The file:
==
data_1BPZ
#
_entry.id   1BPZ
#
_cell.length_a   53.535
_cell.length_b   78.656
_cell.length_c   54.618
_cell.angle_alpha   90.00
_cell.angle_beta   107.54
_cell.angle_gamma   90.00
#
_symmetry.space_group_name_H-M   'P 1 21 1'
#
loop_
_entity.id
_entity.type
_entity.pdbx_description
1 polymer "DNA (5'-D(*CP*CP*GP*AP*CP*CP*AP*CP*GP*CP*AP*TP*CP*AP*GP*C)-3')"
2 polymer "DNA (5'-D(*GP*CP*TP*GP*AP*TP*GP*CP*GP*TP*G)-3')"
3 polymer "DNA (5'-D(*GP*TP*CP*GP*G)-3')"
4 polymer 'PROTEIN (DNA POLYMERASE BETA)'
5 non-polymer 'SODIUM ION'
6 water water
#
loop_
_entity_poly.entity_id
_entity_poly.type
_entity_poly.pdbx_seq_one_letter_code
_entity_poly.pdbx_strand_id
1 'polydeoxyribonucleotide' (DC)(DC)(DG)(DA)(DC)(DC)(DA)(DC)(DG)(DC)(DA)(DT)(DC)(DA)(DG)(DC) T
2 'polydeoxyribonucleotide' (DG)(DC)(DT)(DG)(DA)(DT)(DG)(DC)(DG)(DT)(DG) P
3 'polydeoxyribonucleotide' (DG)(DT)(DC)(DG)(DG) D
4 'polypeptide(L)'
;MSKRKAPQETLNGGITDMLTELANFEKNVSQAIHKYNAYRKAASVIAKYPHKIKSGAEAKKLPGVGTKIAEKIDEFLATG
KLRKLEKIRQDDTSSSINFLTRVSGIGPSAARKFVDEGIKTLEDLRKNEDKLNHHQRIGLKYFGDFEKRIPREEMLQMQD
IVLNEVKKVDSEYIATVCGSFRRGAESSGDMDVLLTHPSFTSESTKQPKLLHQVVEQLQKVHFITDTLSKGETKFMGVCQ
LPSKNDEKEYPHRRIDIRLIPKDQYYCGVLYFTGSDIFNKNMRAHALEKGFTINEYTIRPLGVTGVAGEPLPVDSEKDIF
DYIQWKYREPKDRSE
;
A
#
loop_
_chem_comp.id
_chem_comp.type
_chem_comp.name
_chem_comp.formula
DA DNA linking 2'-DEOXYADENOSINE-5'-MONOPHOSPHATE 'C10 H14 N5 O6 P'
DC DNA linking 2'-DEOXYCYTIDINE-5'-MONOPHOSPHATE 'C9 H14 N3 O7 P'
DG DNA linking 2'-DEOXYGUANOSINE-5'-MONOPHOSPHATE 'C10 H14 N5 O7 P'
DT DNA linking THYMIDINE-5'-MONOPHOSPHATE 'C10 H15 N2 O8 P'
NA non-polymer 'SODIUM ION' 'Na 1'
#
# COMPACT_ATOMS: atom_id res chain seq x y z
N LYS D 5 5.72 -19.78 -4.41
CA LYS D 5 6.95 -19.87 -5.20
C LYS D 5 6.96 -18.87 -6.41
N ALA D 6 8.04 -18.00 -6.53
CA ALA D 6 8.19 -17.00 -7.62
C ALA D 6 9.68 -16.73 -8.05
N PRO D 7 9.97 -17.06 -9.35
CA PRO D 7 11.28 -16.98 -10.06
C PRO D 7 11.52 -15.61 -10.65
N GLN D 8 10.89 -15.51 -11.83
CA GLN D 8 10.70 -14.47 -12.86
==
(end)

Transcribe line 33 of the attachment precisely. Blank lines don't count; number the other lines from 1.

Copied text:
4 'polypeptide(L)'